Skip to main content
You are the owner of this article.
You have permission to edit this article.

Misery Loves Company: On Phoebe Bridgers at Marymoor

Photo by Carter Howe

Phoebe Bridgers’ sad, meditative music sounds best on days where the air is wet with rain and the clouds rumble. But it still sounded very good at Redmond’s Marymoor Park Tuesday night, where her 8:15 p.m. set was ushered in by an obnoxiously nice summer day that wrapped up with a pink-and-orange sunset. Bridgers was here in support of Punisher (2020), the sophomore album that whisked her from an on-the-come-up singer-songwriter to full-fledged household name with appearances on Saturday Night Live and high-profile collaborations with the likes of Taylor Swift newly in her arsenal. (Bridgers is at Marymoor tonight, too, though that show, like this one, is sold out.)

I didn’t poll my fellow concertgoers, but I’m sure I and most of the people in this majority hiply dressed 20-something crowd have similar relationships to Punisher. Released in June 2020, it became consoling in the dark, scary days of early quarantine, inadvertently given an even-greater resonance than it likely would have in an alternate timeline where the world’s fate hadn’t been hanging in the balance and we hadn’t been spending inordinate amounts of time alone, lost in our heads.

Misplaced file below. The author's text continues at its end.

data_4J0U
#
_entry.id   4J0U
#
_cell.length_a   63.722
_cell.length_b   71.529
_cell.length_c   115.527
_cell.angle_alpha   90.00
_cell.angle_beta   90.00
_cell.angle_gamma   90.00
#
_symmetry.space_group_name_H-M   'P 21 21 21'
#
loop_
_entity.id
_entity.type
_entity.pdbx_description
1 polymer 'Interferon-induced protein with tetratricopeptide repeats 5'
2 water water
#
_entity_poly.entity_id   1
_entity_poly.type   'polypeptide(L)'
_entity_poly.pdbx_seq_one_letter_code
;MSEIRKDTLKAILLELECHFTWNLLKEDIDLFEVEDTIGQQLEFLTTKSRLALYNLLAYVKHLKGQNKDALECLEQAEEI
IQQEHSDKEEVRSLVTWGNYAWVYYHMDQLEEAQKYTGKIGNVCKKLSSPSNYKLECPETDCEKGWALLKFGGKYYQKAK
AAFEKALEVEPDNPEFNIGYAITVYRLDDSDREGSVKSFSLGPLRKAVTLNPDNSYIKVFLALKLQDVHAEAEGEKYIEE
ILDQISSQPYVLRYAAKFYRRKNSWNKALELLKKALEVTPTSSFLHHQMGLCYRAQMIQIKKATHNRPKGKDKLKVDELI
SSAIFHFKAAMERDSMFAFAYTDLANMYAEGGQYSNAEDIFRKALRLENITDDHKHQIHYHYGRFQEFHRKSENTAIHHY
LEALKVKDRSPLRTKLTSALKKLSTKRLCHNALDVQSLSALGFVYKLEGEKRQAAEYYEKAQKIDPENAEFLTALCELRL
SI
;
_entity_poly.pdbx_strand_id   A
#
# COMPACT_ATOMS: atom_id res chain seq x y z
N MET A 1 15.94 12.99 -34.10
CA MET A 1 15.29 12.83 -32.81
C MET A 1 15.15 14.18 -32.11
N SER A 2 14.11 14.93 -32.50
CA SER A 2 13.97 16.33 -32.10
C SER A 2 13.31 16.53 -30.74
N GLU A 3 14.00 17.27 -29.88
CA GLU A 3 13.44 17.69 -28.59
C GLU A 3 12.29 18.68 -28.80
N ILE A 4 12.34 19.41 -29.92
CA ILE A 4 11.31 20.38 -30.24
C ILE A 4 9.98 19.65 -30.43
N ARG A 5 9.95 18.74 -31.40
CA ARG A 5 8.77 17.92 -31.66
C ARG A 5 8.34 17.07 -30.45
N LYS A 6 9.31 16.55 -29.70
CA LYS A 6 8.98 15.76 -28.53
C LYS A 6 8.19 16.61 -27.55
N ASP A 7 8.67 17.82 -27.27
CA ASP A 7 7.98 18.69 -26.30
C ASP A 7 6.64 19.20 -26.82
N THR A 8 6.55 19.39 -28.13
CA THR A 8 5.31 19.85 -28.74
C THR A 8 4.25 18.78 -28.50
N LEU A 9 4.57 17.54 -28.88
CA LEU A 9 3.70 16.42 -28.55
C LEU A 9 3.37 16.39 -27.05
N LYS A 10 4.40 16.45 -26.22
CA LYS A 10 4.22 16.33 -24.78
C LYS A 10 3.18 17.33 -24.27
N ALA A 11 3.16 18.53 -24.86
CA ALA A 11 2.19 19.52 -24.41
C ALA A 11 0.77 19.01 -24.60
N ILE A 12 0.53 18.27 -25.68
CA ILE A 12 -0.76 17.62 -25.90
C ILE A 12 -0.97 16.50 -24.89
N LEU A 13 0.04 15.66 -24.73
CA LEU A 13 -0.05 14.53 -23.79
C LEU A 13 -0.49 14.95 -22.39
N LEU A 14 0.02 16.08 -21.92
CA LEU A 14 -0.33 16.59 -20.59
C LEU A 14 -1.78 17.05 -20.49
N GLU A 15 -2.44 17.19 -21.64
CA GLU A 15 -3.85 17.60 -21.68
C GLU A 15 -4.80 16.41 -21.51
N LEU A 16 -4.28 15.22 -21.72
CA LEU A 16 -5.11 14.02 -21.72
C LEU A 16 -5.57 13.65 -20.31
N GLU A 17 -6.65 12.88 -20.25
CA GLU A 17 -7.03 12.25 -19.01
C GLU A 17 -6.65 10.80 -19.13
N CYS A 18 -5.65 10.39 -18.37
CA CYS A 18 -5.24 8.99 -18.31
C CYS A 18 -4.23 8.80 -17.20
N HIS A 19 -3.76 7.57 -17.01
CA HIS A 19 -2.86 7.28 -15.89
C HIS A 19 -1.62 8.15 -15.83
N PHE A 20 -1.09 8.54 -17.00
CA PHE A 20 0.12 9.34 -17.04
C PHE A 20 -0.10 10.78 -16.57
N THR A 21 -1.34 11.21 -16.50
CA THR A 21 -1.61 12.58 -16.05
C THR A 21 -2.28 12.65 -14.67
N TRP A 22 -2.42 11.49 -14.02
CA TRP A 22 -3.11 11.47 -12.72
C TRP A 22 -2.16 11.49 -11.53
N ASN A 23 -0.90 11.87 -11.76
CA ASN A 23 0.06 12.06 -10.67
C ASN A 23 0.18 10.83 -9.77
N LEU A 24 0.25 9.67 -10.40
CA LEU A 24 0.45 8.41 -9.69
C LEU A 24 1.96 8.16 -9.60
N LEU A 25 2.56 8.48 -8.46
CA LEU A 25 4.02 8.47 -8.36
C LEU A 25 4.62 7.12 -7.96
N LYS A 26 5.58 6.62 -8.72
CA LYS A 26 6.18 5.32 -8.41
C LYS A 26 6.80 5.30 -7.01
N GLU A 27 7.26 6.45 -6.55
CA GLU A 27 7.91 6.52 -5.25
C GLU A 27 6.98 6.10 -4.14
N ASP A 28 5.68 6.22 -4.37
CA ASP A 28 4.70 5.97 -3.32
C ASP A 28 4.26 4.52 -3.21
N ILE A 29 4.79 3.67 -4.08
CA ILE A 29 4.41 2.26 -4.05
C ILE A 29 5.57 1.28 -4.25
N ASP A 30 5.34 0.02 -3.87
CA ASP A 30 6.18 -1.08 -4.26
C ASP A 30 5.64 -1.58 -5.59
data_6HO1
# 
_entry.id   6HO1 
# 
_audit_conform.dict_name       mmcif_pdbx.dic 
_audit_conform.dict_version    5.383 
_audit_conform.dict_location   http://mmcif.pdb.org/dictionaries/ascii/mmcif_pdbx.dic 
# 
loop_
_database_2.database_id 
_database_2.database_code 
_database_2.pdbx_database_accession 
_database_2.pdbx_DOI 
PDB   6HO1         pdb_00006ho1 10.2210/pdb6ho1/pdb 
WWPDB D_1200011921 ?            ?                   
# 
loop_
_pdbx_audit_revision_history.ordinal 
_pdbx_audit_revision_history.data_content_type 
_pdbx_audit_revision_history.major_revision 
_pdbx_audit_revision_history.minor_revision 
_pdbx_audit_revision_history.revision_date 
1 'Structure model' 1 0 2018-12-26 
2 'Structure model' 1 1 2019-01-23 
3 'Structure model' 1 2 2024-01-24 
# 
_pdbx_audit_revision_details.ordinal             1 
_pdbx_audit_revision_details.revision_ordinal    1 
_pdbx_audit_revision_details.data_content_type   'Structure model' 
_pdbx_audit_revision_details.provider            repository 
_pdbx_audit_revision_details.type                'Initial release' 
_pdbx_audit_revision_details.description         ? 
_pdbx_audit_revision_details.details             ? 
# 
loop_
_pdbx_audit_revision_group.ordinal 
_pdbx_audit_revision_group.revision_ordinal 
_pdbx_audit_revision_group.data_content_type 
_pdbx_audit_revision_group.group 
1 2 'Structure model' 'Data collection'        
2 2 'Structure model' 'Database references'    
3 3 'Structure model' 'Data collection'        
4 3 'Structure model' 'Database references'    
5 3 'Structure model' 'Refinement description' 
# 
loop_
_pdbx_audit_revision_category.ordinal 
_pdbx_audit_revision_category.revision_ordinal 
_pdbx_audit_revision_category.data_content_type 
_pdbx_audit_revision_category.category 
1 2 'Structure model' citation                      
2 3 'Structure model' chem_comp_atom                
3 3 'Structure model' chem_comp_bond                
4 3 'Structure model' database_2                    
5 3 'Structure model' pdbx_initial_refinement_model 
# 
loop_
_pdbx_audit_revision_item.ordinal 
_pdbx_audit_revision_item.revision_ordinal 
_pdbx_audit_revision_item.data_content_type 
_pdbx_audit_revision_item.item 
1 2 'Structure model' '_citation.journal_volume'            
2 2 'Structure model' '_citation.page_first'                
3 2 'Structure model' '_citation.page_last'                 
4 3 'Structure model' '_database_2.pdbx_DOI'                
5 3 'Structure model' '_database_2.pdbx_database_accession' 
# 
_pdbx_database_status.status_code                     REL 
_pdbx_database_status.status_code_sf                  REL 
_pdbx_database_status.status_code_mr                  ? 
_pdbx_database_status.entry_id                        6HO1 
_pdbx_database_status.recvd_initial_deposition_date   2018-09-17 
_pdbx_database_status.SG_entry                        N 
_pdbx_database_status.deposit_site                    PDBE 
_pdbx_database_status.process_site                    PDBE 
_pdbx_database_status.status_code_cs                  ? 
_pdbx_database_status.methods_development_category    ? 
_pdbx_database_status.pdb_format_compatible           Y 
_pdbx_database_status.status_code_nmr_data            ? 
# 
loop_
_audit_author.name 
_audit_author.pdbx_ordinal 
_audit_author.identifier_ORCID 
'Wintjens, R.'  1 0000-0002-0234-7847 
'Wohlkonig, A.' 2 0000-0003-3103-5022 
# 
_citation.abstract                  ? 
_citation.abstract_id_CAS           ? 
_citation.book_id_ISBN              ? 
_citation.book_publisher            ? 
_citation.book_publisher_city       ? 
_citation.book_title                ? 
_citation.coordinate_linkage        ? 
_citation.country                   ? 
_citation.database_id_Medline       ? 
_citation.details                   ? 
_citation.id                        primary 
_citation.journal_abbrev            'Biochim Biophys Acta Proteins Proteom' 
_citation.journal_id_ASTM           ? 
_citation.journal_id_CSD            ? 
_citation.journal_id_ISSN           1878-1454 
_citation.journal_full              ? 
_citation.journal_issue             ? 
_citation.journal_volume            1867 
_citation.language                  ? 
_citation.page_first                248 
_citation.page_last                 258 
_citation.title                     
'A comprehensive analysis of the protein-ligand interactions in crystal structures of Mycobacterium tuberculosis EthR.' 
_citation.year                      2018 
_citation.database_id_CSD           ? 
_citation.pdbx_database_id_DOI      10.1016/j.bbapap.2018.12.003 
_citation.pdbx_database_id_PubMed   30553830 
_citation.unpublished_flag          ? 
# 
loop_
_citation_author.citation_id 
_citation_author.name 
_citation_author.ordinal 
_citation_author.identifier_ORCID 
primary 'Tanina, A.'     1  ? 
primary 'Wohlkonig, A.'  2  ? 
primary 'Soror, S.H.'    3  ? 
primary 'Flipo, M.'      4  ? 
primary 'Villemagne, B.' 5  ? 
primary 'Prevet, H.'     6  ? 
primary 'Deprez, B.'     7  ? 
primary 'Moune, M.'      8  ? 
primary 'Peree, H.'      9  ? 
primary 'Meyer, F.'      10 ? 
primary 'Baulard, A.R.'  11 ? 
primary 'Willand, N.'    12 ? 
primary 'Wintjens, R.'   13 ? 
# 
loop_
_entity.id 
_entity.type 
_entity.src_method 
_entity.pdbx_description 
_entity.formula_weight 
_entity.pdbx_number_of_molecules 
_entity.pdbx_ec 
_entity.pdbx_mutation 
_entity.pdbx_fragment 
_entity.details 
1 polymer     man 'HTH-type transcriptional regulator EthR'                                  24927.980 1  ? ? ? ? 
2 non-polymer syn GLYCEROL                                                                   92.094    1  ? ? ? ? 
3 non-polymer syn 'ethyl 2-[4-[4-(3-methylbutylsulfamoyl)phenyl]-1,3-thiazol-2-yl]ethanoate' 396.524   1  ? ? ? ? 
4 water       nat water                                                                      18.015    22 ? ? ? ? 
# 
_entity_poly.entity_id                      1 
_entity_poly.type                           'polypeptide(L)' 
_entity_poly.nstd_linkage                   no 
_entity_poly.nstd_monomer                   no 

Spiritually descended from the open-wounded works of Nick Drake, Joni Mitchell, and longtime influence Elliott Smith, Punisher’s startlingly frank, emotionally evocative lyrics immediately built what felt like a secret-whispered-in-the-ear sort of intimacy. It made you feel less alone by virtue of a candor so hyper-specific that, after enough listens, you might come to remember certain elements of Bridgers’ past and worldview — the fire that destroyed her childhood home, her tetchy relationship with her ex-boyfriend (and now-drummer) Marshall Vore’s mother, her hatred of Eric Clapton (even if it is admittedly sad that his baby died) — as if they were facts about a friend. There’s also Bridgers’ voice itself, so effortlessly pretty that it seemed to have a healing property. 

Bridgers’ recreations Tuesday night of all of Punisher’s songs — along with old favorites like “Motion Sickness,” “Scott Street,” “Funeral,” and, for the encore, a stripped-back, fan-requested “Me & My Dog” from the too-short-lived Boygenius era — were few-hairs-out-of-place immaculate; they were tweaked only slightly by the occasional arhythmic line delivery or improvised high note or horn-section flourish. The ever-shifting visuals projected behind Bridgers were similarly stunning, most often an artificial starry night backgrounding drawings that looked like children’s storybook illustrations gone to rot. 

Photo by Blake Peterson